Excuse me, sir, do you know how long this line is?
It would be so easy. Just spit it out. Ask the question.
If only I could move my lips.
If I concentrate, I can get my fingers to twitch. I still haven’t been able to move my head, though, so all I can see is the man standing in front of me.
The back of his head anyway. And when I lean to the side, I can see the backs of so many other heads. All in line. All waiting.
I wonder how long I’ve been standing here. I think I fell asleep waiting, and now everything is sore and tired and I can’t remember what it is we’re waiting for.
Maybe we’re waiting for food. Maybe I’m hungry.
Weird thing is, I can’t seem to remember the last time I ate. Or left this line at all.
I test out my knees, and I can bend them now. My joints are slowly coming back to life. I want to move, but I feel like I have to stay in line. Everybody else is.
It’s so quiet. I can see all their heads in front of me, but it’s so quiet it’s like there’s nobody else here. We must be in the middle of nowhere. It’s too…
Excuse me, sir, but what am I doing here?
I try to talk to the guy in front of me but I still can’t feel my lips, so instead I reach out and touch his shoulder.
I poke him a couple times.
He seems out of it. Hasn’t moved a bit. Maybe he’s sleeping.
Still, I poke him again for good measure.
It’s a lost cause.
A humming has started in my ears and head. I think that means I’m getting my hearing back.
But along with the hum comes the thunder. Up ahead, the endless line of heads disappears into the foggy whiteness and dull roar. There is no sun, only the bright pale light on the horizon, and all the people in line are quiet.
I’ve decided that we’re all dead. I almost laughed out loud it’s so obvious, except I still can’t move my lips. I’ve never been a religious person, but I know. I must be dead.
It makes sense! That’s why I can’t leave the line.
Because there’s nowhere else to go.
Time passes and nothing changes. The humming gets louder and doesn’t stop. Neither does the the booming on the horizon. There is no other sound. Nobody moves.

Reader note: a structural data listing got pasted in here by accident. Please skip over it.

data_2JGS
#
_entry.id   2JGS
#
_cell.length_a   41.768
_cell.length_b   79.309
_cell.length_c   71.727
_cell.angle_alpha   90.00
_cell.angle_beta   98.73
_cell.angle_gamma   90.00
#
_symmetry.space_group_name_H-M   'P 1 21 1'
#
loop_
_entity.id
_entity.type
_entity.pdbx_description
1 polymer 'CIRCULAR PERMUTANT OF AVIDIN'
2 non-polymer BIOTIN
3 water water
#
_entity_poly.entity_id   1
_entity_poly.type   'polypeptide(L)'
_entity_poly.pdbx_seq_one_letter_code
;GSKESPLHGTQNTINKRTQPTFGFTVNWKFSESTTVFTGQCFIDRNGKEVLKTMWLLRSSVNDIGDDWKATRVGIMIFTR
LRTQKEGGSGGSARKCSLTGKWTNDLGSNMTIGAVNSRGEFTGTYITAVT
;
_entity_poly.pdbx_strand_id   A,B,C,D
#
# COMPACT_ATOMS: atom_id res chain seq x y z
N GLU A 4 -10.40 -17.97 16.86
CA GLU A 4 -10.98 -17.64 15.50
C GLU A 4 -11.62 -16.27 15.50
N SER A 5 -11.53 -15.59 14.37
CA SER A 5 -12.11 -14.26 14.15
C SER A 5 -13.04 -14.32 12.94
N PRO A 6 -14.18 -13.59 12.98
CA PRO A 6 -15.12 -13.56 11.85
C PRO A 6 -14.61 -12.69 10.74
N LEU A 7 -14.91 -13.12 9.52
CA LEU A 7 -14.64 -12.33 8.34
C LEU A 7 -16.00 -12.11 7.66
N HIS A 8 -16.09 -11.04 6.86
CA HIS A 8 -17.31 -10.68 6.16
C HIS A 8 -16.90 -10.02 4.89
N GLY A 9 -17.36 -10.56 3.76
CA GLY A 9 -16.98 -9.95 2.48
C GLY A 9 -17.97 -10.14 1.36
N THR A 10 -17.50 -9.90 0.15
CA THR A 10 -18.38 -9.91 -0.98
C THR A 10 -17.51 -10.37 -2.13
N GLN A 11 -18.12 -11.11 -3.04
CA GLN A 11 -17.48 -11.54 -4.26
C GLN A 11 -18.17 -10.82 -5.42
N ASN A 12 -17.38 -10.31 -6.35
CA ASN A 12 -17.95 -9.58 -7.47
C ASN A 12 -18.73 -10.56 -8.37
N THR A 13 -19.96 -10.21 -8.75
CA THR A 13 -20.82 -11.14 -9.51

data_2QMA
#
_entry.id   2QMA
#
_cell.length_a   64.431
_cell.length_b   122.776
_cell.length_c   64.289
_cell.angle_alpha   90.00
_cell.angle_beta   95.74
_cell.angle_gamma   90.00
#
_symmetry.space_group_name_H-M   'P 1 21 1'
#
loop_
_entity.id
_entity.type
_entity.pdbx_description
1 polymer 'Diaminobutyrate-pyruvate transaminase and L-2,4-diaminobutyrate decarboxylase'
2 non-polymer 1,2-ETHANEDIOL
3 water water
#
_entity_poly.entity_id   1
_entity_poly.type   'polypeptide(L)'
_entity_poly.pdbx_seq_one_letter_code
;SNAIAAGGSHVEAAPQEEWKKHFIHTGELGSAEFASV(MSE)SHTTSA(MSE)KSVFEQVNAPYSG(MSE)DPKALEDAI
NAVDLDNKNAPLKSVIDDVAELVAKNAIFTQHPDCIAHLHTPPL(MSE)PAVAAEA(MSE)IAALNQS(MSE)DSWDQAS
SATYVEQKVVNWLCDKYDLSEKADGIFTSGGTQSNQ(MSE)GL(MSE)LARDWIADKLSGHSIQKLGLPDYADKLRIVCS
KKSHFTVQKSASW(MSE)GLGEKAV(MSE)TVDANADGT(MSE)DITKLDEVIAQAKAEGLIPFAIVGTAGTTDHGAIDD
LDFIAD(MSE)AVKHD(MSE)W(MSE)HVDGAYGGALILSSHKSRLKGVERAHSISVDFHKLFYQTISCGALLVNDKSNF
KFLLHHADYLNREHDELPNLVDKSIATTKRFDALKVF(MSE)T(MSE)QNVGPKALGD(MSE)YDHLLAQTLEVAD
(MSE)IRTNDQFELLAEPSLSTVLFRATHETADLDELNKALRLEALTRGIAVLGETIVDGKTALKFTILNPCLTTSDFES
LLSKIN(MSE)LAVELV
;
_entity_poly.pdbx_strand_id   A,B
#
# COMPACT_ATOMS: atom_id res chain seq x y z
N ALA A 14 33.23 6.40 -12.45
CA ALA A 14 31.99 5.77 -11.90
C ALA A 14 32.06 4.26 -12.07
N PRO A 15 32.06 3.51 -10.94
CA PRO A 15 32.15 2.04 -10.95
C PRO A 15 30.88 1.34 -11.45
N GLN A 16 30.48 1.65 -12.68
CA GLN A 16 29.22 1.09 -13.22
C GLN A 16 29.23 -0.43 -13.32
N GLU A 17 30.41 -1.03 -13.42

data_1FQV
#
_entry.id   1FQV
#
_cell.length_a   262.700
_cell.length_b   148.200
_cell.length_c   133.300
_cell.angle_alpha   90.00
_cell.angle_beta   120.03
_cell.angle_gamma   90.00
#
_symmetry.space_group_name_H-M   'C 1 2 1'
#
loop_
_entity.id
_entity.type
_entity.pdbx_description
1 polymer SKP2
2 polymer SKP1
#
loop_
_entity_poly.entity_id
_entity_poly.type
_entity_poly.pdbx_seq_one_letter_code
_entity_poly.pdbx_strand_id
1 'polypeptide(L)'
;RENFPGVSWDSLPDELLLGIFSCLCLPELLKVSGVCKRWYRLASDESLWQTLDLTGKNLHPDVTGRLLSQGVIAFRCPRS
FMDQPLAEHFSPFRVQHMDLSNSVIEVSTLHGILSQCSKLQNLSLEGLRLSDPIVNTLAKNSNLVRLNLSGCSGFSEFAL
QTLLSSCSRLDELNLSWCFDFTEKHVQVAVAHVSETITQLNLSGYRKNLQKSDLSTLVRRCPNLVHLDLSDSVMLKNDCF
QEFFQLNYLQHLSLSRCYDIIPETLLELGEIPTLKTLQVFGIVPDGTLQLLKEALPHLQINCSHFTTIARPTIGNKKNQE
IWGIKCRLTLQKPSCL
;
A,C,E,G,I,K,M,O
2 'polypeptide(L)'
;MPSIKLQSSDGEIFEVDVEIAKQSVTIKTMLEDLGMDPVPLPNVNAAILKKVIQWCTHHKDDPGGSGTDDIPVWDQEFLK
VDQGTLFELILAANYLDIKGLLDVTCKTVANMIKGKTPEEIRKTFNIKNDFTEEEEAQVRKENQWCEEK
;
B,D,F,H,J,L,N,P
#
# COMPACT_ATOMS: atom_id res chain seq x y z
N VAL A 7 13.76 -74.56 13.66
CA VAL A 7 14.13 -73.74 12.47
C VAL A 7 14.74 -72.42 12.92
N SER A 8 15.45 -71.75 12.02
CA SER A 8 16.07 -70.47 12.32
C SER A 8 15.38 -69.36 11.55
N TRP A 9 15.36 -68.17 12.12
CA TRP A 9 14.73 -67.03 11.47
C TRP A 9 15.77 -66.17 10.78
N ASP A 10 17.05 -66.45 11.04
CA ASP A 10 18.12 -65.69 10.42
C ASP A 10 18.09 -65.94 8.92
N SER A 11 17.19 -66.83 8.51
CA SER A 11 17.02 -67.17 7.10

Except, then he does.
The guy in front of me, he moves. Everyone does. At the same time. Like a little shiver moving down the line as if everyone got hit by a blast of cold air. Except there wasn’t any cold air. There was no reason to shiver but they all did at the exact same time.
And I shivered too.
Something is wrong. Something is very wrong and I don’t know what to do. The line is moving steadily forward as we all take automated synchronized marching steps towards the light and the thunder. And for some reason, nobody else seems the least bit unnerved.
I can’t control my legs as the humming calls us forward. The line is moving and I can hear the footfalls of everyone behind me and the countless ahead.
I can’t remember where I am or how I got here, or why there’s suddenly a gun in my hand, why there’s suddenly a gun in everyone’s hands, why we’re raising them up into our arms like we’re preparing to shoot.
I can’t do this.
I break all the rules as I try to tear myself from the line, but I’m pushed back by the same invisible programming in my head. The hum is deafening.
Deep breath. With enormous effort, I wrench my torso around and look backwards. Time stops as I catch a glimpse of the marching line behind me.
Identical cold shiny metal faces going back as far as I can see. And in the reflective goggles of the soldier behind me is my own shiny metal robotic face. One of thousands of shiny metal robotic faces. All in line. No longer waiting. Called by the hum to march into the light and the thunder with nothing but our guns and our cold metal armor to protect us from whatever lies ahead.
The hum tells me to face forward, rejoin the line, but I can’t. I am frozen by the sight of an infinite line of robot faces and my own impossible robot face. I fight the hum and manage to trip myself. The marching spell broken, relief fills me as I fall onto my knees and my gun drops to the ground. For a moment, I am free. But the line behind me doesn’t want to stop. Cannot stop for anything.
Trampled. Kicked. I stagger away and stare at the the identical machines following me, and they start to brush past me, thrusting me backwards. The line stops being a line and I’m bewildered as countless robots surround me in a crowd, a mob, pushing and trying to force me to turn around. Either turn around or be swallowed by their ceaseless marching feet.
I try to get out. I try and fail to squeeze past the wave forever pressing forward with guns at the ready. There are so many of them, and I am alone. I see my gun on the ground and pick it up. After taking a last longing look to where the crowd of robot faces disappears in the distance, I do it. I turn around. I face forward and take my place with the rest of them. I can see the backs of a million heads as I join their crowd, stepping in time with the others as we, the marching dead, march to the rhythm of our guns in our endless line towards hell.